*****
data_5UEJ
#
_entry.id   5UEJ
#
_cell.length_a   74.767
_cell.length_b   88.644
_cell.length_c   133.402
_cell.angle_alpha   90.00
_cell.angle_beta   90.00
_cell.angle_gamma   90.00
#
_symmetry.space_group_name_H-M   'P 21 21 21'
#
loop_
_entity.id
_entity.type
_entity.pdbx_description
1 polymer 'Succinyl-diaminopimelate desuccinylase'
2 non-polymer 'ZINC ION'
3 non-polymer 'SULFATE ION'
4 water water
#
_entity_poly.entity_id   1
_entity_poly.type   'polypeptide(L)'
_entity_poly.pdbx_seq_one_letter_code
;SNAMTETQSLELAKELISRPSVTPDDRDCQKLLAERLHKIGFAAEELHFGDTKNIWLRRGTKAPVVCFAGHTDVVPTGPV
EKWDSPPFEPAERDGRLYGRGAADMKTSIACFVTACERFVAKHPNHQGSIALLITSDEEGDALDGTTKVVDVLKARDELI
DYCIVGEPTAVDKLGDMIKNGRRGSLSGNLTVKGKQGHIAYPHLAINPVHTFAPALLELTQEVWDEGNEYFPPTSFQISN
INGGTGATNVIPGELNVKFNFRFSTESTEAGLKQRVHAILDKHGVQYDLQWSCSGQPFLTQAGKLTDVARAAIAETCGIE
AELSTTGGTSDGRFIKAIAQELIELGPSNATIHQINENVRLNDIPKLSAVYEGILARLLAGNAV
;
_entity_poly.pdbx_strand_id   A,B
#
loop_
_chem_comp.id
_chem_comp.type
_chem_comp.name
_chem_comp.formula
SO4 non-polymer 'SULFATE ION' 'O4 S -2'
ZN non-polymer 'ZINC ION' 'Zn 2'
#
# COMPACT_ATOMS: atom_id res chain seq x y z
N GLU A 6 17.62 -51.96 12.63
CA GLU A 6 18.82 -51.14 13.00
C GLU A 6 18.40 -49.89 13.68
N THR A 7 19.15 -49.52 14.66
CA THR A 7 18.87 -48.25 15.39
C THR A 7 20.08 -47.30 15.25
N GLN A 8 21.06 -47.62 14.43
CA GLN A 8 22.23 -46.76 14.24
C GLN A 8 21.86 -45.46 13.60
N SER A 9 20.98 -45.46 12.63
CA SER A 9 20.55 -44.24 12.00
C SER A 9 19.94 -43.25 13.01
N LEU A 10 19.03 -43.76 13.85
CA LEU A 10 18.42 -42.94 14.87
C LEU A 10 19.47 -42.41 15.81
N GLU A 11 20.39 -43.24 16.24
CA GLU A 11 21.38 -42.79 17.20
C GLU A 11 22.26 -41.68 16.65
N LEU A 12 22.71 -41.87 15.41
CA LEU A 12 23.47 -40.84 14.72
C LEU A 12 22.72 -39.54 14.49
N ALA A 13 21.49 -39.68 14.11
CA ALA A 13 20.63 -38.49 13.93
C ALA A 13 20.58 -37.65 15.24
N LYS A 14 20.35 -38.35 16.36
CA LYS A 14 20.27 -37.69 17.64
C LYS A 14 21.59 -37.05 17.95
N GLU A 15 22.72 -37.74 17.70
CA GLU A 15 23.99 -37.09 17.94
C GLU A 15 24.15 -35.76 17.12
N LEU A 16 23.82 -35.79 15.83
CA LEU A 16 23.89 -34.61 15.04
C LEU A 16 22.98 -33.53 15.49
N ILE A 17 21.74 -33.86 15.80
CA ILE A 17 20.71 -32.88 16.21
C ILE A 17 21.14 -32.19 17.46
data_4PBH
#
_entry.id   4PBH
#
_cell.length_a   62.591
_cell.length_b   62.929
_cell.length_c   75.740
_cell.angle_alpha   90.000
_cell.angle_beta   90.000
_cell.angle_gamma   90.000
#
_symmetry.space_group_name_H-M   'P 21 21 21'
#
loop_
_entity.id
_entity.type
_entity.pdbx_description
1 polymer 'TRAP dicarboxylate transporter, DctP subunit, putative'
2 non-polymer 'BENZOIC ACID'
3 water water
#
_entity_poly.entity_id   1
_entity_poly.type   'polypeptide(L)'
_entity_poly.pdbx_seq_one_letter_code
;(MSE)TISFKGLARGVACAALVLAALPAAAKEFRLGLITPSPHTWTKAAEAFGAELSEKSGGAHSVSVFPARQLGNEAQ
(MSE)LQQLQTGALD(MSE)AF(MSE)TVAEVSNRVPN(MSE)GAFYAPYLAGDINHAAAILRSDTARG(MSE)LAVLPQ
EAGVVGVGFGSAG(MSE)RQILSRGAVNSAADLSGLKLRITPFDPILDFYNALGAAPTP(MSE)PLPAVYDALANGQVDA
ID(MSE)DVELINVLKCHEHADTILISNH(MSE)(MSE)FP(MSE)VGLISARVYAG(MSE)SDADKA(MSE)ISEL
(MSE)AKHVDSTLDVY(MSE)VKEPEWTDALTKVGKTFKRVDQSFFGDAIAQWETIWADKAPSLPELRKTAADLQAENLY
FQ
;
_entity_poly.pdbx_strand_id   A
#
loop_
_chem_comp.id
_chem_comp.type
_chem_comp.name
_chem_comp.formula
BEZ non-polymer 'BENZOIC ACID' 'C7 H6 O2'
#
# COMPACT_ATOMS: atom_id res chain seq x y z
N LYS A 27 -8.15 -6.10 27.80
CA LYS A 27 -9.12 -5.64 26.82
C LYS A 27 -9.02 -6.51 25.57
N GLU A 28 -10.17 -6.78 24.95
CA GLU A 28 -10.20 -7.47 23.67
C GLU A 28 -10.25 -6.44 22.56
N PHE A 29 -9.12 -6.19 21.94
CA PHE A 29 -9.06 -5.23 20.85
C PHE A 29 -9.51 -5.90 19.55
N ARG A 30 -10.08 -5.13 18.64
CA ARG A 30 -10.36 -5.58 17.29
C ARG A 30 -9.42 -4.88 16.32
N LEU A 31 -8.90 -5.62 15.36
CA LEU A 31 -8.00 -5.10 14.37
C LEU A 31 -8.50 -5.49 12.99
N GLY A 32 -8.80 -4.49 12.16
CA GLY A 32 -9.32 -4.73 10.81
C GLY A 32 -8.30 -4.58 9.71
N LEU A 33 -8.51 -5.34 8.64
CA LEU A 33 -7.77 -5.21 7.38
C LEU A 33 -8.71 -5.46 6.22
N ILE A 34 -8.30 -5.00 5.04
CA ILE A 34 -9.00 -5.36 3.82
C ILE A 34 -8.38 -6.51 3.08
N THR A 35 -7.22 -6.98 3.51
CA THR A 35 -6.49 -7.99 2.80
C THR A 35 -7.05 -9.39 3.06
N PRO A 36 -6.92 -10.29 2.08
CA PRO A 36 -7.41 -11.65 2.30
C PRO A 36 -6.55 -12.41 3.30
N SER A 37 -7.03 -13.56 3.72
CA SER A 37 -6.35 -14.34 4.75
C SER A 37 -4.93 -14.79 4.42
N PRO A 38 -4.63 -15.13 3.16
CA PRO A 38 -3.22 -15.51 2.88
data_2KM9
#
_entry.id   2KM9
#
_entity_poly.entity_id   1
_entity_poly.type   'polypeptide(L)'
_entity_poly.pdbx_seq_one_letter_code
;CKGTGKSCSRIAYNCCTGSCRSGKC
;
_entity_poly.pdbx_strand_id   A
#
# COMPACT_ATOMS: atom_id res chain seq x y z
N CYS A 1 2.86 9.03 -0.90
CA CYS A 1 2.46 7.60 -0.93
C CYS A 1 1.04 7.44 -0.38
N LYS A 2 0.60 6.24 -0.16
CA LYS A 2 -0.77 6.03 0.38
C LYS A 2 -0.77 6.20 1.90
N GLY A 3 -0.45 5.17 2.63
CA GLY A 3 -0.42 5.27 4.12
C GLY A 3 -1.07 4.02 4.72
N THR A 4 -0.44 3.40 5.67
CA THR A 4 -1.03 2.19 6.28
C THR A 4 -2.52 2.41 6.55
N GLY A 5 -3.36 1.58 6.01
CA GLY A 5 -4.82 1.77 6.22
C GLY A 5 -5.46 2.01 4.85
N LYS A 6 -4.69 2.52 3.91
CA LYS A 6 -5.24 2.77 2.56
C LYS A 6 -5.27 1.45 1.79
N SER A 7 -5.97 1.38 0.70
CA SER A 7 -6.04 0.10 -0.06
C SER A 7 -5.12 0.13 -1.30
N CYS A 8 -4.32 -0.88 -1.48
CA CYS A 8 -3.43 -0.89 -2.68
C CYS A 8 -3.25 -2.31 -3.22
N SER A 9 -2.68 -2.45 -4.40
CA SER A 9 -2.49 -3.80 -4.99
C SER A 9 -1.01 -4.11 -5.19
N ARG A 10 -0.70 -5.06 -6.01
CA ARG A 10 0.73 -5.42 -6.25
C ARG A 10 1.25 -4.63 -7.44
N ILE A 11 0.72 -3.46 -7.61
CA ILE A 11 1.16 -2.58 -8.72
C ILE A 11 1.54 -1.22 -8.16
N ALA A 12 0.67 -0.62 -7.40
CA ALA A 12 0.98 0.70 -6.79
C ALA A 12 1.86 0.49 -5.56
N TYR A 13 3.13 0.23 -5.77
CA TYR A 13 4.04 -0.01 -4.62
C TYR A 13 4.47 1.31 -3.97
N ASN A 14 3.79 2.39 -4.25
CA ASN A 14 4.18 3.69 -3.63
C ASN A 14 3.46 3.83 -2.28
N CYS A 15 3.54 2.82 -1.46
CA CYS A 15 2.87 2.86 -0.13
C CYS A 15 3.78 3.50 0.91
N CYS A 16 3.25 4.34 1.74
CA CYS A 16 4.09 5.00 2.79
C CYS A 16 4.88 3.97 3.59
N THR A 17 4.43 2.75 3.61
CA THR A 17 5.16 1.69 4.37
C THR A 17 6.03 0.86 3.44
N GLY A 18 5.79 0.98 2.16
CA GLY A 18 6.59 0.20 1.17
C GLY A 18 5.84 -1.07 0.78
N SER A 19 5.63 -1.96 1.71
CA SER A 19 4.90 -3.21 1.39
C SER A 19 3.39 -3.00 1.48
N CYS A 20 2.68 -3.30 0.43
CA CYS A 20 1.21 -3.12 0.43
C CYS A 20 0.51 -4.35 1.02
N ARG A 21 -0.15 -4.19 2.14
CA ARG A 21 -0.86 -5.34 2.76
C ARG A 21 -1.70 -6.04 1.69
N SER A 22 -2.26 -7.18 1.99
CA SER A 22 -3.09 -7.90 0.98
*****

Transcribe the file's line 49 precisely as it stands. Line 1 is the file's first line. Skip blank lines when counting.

N GLN A 8 21.06 -47.62 14.43